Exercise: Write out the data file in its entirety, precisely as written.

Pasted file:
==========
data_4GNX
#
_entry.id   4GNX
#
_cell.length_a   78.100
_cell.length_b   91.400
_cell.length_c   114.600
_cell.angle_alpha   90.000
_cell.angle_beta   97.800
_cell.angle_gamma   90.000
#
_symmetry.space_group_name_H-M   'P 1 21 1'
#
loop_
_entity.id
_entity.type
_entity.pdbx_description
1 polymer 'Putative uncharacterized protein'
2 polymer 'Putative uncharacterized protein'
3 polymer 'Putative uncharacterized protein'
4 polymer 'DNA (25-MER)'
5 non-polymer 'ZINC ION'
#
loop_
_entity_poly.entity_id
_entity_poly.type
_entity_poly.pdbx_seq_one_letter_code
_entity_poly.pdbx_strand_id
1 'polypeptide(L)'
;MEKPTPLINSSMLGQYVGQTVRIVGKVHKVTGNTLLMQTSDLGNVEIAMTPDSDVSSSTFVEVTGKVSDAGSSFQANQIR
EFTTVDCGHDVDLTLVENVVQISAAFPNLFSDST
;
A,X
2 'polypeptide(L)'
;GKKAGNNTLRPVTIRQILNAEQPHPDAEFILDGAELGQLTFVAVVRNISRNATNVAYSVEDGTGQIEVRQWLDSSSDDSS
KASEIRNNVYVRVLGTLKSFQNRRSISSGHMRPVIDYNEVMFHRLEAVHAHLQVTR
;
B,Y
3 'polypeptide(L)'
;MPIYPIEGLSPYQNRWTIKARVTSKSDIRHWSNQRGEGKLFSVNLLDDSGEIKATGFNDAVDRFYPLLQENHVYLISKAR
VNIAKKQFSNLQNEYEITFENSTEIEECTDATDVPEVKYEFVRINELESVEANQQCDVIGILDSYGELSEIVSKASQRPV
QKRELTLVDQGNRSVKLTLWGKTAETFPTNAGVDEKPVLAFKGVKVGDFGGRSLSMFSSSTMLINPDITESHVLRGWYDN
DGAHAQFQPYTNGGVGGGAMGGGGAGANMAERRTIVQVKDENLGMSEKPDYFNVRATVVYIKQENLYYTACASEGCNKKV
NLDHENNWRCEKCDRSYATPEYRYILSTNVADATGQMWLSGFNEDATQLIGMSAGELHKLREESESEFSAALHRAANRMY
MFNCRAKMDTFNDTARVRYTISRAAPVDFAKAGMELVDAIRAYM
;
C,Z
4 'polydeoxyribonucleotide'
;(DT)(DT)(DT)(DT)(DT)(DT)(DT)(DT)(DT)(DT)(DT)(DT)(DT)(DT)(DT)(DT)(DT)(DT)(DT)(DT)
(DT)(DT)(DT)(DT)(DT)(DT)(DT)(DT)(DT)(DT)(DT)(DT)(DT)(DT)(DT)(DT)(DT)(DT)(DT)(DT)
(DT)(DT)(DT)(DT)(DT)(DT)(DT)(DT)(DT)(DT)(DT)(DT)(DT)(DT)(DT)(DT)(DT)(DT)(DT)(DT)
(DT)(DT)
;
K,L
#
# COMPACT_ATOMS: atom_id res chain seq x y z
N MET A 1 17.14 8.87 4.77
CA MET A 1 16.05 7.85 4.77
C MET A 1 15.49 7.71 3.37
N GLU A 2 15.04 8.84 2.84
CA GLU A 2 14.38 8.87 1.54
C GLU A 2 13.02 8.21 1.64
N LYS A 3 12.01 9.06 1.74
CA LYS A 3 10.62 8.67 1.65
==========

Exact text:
data_4GNX
#
_entry.id   4GNX
#
_cell.length_a   78.100
_cell.length_b   91.400
_cell.length_c   114.600
_cell.angle_alpha   90.000
_cell.angle_beta   97.800
_cell.angle_gamma   90.000
#
_symmetry.space_group_name_H-M   'P 1 21 1'
#
loop_
_entity.id
_entity.type
_entity.pdbx_description
1 polymer 'Putative uncharacterized protein'
2 polymer 'Putative uncharacterized protein'
3 polymer 'Putative uncharacterized protein'
4 polymer 'DNA (25-MER)'
5 non-polymer 'ZINC ION'
#
loop_
_entity_poly.entity_id
_entity_poly.type
_entity_poly.pdbx_seq_one_letter_code
_entity_poly.pdbx_strand_id
1 'polypeptide(L)'
;MEKPTPLINSSMLGQYVGQTVRIVGKVHKVTGNTLLMQTSDLGNVEIAMTPDSDVSSSTFVEVTGKVSDAGSSFQANQIR
EFTTVDCGHDVDLTLVENVVQISAAFPNLFSDST
;
A,X
2 'polypeptide(L)'
;GKKAGNNTLRPVTIRQILNAEQPHPDAEFILDGAELGQLTFVAVVRNISRNATNVAYSVEDGTGQIEVRQWLDSSSDDSS
KASEIRNNVYVRVLGTLKSFQNRRSISSGHMRPVIDYNEVMFHRLEAVHAHLQVTR
;
B,Y
3 'polypeptide(L)'
;MPIYPIEGLSPYQNRWTIKARVTSKSDIRHWSNQRGEGKLFSVNLLDDSGEIKATGFNDAVDRFYPLLQENHVYLISKAR
VNIAKKQFSNLQNEYEITFENSTEIEECTDATDVPEVKYEFVRINELESVEANQQCDVIGILDSYGELSEIVSKASQRPV
QKRELTLVDQGNRSVKLTLWGKTAETFPTNAGVDEKPVLAFKGVKVGDFGGRSLSMFSSSTMLINPDITESHVLRGWYDN
DGAHAQFQPYTNGGVGGGAMGGGGAGANMAERRTIVQVKDENLGMSEKPDYFNVRATVVYIKQENLYYTACASEGCNKKV
NLDHENNWRCEKCDRSYATPEYRYILSTNVADATGQMWLSGFNEDATQLIGMSAGELHKLREESESEFSAALHRAANRMY
MFNCRAKMDTFNDTARVRYTISRAAPVDFAKAGMELVDAIRAYM
;
C,Z
4 'polydeoxyribonucleotide'
;(DT)(DT)(DT)(DT)(DT)(DT)(DT)(DT)(DT)(DT)(DT)(DT)(DT)(DT)(DT)(DT)(DT)(DT)(DT)(DT)
(DT)(DT)(DT)(DT)(DT)(DT)(DT)(DT)(DT)(DT)(DT)(DT)(DT)(DT)(DT)(DT)(DT)(DT)(DT)(DT)
(DT)(DT)(DT)(DT)(DT)(DT)(DT)(DT)(DT)(DT)(DT)(DT)(DT)(DT)(DT)(DT)(DT)(DT)(DT)(DT)
(DT)(DT)
;
K,L
#
# COMPACT_ATOMS: atom_id res chain seq x y z
N MET A 1 17.14 8.87 4.77
CA MET A 1 16.05 7.85 4.77
C MET A 1 15.49 7.71 3.37
N GLU A 2 15.04 8.84 2.84
CA GLU A 2 14.38 8.87 1.54
C GLU A 2 13.02 8.21 1.64
N LYS A 3 12.01 9.06 1.74
CA LYS A 3 10.62 8.67 1.65